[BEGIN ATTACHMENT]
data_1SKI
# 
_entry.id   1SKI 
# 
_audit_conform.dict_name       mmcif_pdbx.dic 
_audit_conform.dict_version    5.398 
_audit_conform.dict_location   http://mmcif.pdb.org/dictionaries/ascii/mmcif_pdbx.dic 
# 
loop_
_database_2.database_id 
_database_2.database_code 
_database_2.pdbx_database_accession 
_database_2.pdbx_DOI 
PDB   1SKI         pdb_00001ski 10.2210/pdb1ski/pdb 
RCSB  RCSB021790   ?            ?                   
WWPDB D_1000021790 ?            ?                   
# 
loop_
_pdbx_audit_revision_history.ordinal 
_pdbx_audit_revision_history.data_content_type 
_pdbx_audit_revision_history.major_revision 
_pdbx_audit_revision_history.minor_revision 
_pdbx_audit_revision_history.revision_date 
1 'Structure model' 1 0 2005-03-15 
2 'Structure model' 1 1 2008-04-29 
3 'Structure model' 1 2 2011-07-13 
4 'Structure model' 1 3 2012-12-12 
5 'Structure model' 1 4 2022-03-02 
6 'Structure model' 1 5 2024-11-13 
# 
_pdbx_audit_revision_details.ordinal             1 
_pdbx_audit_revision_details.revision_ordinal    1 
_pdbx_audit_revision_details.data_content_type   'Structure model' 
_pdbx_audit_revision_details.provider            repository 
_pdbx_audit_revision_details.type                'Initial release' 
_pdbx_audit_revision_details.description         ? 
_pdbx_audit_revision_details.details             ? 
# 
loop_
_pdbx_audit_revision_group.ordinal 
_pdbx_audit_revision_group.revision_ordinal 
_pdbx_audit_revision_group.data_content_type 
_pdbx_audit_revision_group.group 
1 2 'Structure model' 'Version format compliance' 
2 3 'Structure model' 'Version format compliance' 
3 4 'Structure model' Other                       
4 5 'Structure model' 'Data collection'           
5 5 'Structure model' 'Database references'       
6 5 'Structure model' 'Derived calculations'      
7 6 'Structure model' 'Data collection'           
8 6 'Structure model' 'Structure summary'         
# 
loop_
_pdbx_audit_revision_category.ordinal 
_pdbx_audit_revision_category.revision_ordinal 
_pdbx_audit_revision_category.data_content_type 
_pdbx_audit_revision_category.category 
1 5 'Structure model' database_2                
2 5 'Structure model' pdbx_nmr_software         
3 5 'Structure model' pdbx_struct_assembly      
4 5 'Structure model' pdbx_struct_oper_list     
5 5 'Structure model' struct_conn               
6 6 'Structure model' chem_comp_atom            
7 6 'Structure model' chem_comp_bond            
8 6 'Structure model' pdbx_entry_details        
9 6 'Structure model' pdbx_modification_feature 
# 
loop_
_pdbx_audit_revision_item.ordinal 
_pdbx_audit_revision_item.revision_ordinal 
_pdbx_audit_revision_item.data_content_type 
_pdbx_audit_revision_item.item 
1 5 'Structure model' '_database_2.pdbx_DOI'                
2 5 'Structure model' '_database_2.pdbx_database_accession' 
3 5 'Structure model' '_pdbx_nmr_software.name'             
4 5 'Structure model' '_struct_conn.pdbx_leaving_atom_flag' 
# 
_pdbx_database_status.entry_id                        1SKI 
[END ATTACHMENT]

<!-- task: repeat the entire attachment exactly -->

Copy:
data_1SKI
# 
_entry.id   1SKI 
# 
_audit_conform.dict_name       mmcif_pdbx.dic 
_audit_conform.dict_version    5.398 
_audit_conform.dict_location   http://mmcif.pdb.org/dictionaries/ascii/mmcif_pdbx.dic 
# 
loop_
_database_2.database_id 
_database_2.database_code 
_database_2.pdbx_database_accession 
_database_2.pdbx_DOI 
PDB   1SKI         pdb_00001ski 10.2210/pdb1ski/pdb 
RCSB  RCSB021790   ?            ?                   
WWPDB D_1000021790 ?            ?                   
# 
loop_
_pdbx_audit_revision_history.ordinal 
_pdbx_audit_revision_history.data_content_type 
_pdbx_audit_revision_history.major_revision 
_pdbx_audit_revision_history.minor_revision 
_pdbx_audit_revision_history.revision_date 
1 'Structure model' 1 0 2005-03-15 
2 'Structure model' 1 1 2008-04-29 
3 'Structure model' 1 2 2011-07-13 
4 'Structure model' 1 3 2012-12-12 
5 'Structure model' 1 4 2022-03-02 
6 'Structure model' 1 5 2024-11-13 
# 
_pdbx_audit_revision_details.ordinal             1 
_pdbx_audit_revision_details.revision_ordinal    1 
_pdbx_audit_revision_details.data_content_type   'Structure model' 
_pdbx_audit_revision_details.provider            repository 
_pdbx_audit_revision_details.type                'Initial release' 
_pdbx_audit_revision_details.description         ? 
_pdbx_audit_revision_details.details             ? 
# 
loop_
_pdbx_audit_revision_group.ordinal 
_pdbx_audit_revision_group.revision_ordinal 
_pdbx_audit_revision_group.data_content_type 
_pdbx_audit_revision_group.group 
1 2 'Structure model' 'Version format compliance' 
2 3 'Structure model' 'Version format compliance' 
3 4 'Structure model' Other                       
4 5 'Structure model' 'Data collection'           
5 5 'Structure model' 'Database references'       
6 5 'Structure model' 'Derived calculations'      
7 6 'Structure model' 'Data collection'           
8 6 'Structure model' 'Structure summary'         
# 
loop_
_pdbx_audit_revision_category.ordinal 
_pdbx_audit_revision_category.revision_ordinal 
_pdbx_audit_revision_category.data_content_type 
_pdbx_audit_revision_category.category 
1 5 'Structure model' database_2                
2 5 'Structure model' pdbx_nmr_software         
3 5 'Structure model' pdbx_struct_assembly      
4 5 'Structure model' pdbx_struct_oper_list     
5 5 'Structure model' struct_conn               
6 6 'Structure model' chem_comp_atom            
7 6 'Structure model' chem_comp_bond            
8 6 'Structure model' pdbx_entry_details        
9 6 'Structure model' pdbx_modification_feature 
# 
loop_
_pdbx_audit_revision_item.ordinal 
_pdbx_audit_revision_item.revision_ordinal 
_pdbx_audit_revision_item.data_content_type 
_pdbx_audit_revision_item.item 
1 5 'Structure model' '_database_2.pdbx_DOI'                
2 5 'Structure model' '_database_2.pdbx_database_accession' 
3 5 'Structure model' '_pdbx_nmr_software.name'             
4 5 'Structure model' '_struct_conn.pdbx_leaving_atom_flag' 
# 
_pdbx_database_status.entry_id                        1SKI 